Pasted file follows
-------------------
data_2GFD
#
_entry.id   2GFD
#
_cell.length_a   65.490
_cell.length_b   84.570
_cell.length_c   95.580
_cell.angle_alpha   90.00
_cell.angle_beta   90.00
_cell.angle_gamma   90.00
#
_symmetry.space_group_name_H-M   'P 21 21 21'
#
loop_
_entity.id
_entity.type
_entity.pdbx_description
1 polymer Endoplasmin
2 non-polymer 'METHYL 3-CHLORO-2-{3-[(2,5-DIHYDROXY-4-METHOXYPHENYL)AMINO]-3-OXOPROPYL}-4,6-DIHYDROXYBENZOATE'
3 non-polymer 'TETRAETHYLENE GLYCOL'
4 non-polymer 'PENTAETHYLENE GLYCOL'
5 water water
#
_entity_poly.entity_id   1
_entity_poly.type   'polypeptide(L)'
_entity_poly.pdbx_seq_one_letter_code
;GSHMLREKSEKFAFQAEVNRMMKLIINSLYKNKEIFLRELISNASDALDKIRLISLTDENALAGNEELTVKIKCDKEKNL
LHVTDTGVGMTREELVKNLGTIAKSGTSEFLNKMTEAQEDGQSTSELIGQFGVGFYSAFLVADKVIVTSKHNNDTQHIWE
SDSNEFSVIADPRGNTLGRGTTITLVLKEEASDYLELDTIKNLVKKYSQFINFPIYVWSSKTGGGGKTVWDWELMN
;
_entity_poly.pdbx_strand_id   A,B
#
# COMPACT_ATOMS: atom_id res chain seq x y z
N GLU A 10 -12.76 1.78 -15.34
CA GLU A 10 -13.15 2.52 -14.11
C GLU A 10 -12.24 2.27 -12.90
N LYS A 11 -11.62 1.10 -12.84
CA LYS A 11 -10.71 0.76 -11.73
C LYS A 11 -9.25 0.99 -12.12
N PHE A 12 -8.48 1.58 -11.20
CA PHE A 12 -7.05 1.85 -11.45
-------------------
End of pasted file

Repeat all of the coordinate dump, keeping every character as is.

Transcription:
data_2GFD
#
_entry.id   2GFD
#
_cell.length_a   65.490
_cell.length_b   84.570
_cell.length_c   95.580
_cell.angle_alpha   90.00
_cell.angle_beta   90.00
_cell.angle_gamma   90.00
#
_symmetry.space_group_name_H-M   'P 21 21 21'
#
loop_
_entity.id
_entity.type
_entity.pdbx_description
1 polymer Endoplasmin
2 non-polymer 'METHYL 3-CHLORO-2-{3-[(2,5-DIHYDROXY-4-METHOXYPHENYL)AMINO]-3-OXOPROPYL}-4,6-DIHYDROXYBENZOATE'
3 non-polymer 'TETRAETHYLENE GLYCOL'
4 non-polymer 'PENTAETHYLENE GLYCOL'
5 water water
#
_entity_poly.entity_id   1
_entity_poly.type   'polypeptide(L)'
_entity_poly.pdbx_seq_one_letter_code
;GSHMLREKSEKFAFQAEVNRMMKLIINSLYKNKEIFLRELISNASDALDKIRLISLTDENALAGNEELTVKIKCDKEKNL
LHVTDTGVGMTREELVKNLGTIAKSGTSEFLNKMTEAQEDGQSTSELIGQFGVGFYSAFLVADKVIVTSKHNNDTQHIWE
SDSNEFSVIADPRGNTLGRGTTITLVLKEEASDYLELDTIKNLVKKYSQFINFPIYVWSSKTGGGGKTVWDWELMN
;
_entity_poly.pdbx_strand_id   A,B
#
# COMPACT_ATOMS: atom_id res chain seq x y z
N GLU A 10 -12.76 1.78 -15.34
CA GLU A 10 -13.15 2.52 -14.11
C GLU A 10 -12.24 2.27 -12.90
N LYS A 11 -11.62 1.10 -12.84
CA LYS A 11 -10.71 0.76 -11.73
C LYS A 11 -9.25 0.99 -12.12
N PHE A 12 -8.48 1.58 -11.20
CA PHE A 12 -7.05 1.85 -11.45